Google Buys Video Compression Company On2
Earlier today Google announced that it had acquired On2 Technologies in a stock deal worth approximately $106 million. There’s little true information about how Google intends to use On2 in the release. Here’s the Google quote: “Today video is an essential part of the web experience, and we believe high-quality video compression technology should be […]
Earlier today Google announced that it had acquired On2 Technologies in a stock deal worth approximately $106 million. There’s little true information about how Google intends to use On2 in the release. Here’s the Google quote:
“Today video is an essential part of the web experience, and we believe high-quality video compression technology should be a part of the web platform,” said Sundar Pichai, Vice President, Product Management, Google. “We are committed to innovation in video quality on the web, and we believe that On2’s team and technology will help us further that goal.”
On2 essentially offers customers video compression technology. There are both PC (YouTube) and mobile implications here. There are others with more technical insights than I on these issues, so here are a few blurbs from them:
Just about everyone that powers online video or has their own Flash player, including Adobe, continues to pay On2 licensing fees for its VP6 video codec. However, in the last couple of years, the industry has largely chosen H.264 as VP6’s successor. Though H.264’s selling point is its high quality, a big part of the reason people moved away from VP6 was those On2 licensing fees. “It was like dealing with Tony Soprano every year,” said a source today. “If you were a day late…It was archaic licensing. It was just a nightmare.”
Still, VP6 is already installed on computers everywhere, and with Google managing its licensing (or even dropping it), the format could come back into power. The open-source video compression format of choice, OGG Theora, which is being pushed by Mozilla, has not won industrywide confidence, so it could be that Google is trying to substitute another contender. Google, with its Chrome browser, is one of the leaders of the new HTML 5 standard, which handles video natively and could eventually eliminate the need for Flash and Silverlight-type plug-ins.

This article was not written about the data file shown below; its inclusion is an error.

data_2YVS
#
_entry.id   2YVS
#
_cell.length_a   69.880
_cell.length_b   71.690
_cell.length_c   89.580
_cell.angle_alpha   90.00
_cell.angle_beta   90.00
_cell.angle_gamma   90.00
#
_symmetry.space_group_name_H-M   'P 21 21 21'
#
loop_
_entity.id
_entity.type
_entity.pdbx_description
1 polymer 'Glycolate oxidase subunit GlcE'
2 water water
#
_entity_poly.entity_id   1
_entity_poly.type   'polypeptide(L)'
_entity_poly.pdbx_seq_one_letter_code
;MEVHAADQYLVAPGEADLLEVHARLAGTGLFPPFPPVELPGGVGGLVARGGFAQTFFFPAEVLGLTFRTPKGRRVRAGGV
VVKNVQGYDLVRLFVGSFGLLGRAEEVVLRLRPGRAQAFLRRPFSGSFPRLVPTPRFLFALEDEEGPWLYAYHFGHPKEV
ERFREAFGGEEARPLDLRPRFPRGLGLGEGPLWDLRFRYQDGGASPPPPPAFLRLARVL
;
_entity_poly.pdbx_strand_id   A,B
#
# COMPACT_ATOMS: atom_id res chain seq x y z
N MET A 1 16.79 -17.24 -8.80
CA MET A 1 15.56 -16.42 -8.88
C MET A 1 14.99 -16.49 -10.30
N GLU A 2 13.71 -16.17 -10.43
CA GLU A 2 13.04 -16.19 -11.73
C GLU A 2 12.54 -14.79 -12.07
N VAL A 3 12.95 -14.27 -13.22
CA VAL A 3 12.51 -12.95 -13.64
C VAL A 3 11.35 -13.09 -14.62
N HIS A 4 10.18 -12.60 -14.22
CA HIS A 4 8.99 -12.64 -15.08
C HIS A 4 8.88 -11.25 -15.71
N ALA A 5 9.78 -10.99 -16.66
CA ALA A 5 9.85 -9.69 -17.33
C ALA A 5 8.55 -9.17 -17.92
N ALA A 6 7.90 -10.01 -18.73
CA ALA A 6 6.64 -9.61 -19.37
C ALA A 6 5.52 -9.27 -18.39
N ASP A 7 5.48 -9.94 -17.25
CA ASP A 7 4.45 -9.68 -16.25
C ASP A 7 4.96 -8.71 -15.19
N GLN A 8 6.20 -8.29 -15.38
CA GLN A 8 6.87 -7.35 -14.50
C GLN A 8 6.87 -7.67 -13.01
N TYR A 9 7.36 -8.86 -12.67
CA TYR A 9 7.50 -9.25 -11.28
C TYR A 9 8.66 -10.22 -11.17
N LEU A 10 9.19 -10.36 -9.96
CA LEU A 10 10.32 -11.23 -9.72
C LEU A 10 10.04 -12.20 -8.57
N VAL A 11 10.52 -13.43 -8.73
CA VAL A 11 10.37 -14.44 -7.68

I would pay special attention to what Google does with On2 on Android, because there is an opportunity for it to outshine rivals such as RIM and Apple. Just look at On2’s mobile video arsenal: It owns technologies for embedded video for mobile platforms (Hantro) and On2 TrueMobile System, a mobile video system designed to send video across the networks — including 2.5G, Edge, 3G and 4G networks — using On2’s VP7 technology.
Some of its codec designs are known as VP3, VP4, VP5, TrueMotion VP6, TrueMotion VP7 and VP8. Its customers include Adobe, Skype, Nokia, Infineon, Sun Microsystems, Mediatek, Sony, Brightcove, and Move Networks. On2, formerly known as The Duck Corporation, is headquartered in Clifton Park, NY . . .
If would be great if Google decides to open-source On2’s VP7 and VP8 video codecs and free them up as the worldwide video codec standards, thus becoming alternatives to the proprietary and licenced H264 codecs. On2 has always claimed VP7 is better quality than H264 at the same bitrate.
Also noteworthy: Google could use the VP8 codec for YouTube in HTML5 mode, basically forcing its many users to upgrade to HTML5-compliant browsers instead of using Flash formats.
If you just can’t get enough of this sort of analysis and video-format speak, there’s more on Techmeme.